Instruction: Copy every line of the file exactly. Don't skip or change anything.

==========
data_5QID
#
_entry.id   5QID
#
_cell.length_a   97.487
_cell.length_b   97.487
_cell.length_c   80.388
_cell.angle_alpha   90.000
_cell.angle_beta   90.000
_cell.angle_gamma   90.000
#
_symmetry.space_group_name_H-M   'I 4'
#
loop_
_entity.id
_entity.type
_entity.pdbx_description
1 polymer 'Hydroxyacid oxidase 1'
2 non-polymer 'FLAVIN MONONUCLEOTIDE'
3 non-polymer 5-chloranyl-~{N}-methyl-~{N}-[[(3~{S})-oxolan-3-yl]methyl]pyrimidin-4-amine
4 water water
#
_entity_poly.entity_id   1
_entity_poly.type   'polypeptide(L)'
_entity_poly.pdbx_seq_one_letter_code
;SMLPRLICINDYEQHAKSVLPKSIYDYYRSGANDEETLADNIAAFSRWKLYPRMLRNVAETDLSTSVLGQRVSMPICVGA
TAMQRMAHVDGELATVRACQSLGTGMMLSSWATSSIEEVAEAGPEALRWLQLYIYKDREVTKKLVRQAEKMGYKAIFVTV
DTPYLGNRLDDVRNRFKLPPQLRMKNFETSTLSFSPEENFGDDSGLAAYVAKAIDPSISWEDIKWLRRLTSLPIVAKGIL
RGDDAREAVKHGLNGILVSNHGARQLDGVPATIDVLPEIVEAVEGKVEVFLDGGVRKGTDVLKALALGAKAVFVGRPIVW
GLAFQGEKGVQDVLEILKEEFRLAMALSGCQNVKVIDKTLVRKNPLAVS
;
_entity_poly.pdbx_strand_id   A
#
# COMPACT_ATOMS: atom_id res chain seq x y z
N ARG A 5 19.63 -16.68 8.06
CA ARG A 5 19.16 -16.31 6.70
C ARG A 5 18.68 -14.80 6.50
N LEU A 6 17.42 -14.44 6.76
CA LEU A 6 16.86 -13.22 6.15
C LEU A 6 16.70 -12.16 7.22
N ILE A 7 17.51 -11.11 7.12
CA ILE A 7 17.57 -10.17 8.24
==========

data_5QID
#
_entry.id   5QID
#
_cell.length_a   97.487
_cell.length_b   97.487
_cell.length_c   80.388
_cell.angle_alpha   90.000
_cell.angle_beta   90.000
_cell.angle_gamma   90.000
#
_symmetry.space_group_name_H-M   'I 4'
#
loop_
_entity.id
_entity.type
_entity.pdbx_description
1 polymer 'Hydroxyacid oxidase 1'
2 non-polymer 'FLAVIN MONONUCLEOTIDE'
3 non-polymer 5-chloranyl-~{N}-methyl-~{N}-[[(3~{S})-oxolan-3-yl]methyl]pyrimidin-4-amine
4 water water
#
_entity_poly.entity_id   1
_entity_poly.type   'polypeptide(L)'
_entity_poly.pdbx_seq_one_letter_code
;SMLPRLICINDYEQHAKSVLPKSIYDYYRSGANDEETLADNIAAFSRWKLYPRMLRNVAETDLSTSVLGQRVSMPICVGA
TAMQRMAHVDGELATVRACQSLGTGMMLSSWATSSIEEVAEAGPEALRWLQLYIYKDREVTKKLVRQAEKMGYKAIFVTV
DTPYLGNRLDDVRNRFKLPPQLRMKNFETSTLSFSPEENFGDDSGLAAYVAKAIDPSISWEDIKWLRRLTSLPIVAKGIL
RGDDAREAVKHGLNGILVSNHGARQLDGVPATIDVLPEIVEAVEGKVEVFLDGGVRKGTDVLKALALGAKAVFVGRPIVW
GLAFQGEKGVQDVLEILKEEFRLAMALSGCQNVKVIDKTLVRKNPLAVS
;
_entity_poly.pdbx_strand_id   A
#
# COMPACT_ATOMS: atom_id res chain seq x y z
N ARG A 5 19.63 -16.68 8.06
CA ARG A 5 19.16 -16.31 6.70
C ARG A 5 18.68 -14.80 6.50
N LEU A 6 17.42 -14.44 6.76
CA LEU A 6 16.86 -13.22 6.15
C LEU A 6 16.70 -12.16 7.22
N ILE A 7 17.51 -11.11 7.12
CA ILE A 7 17.57 -10.17 8.24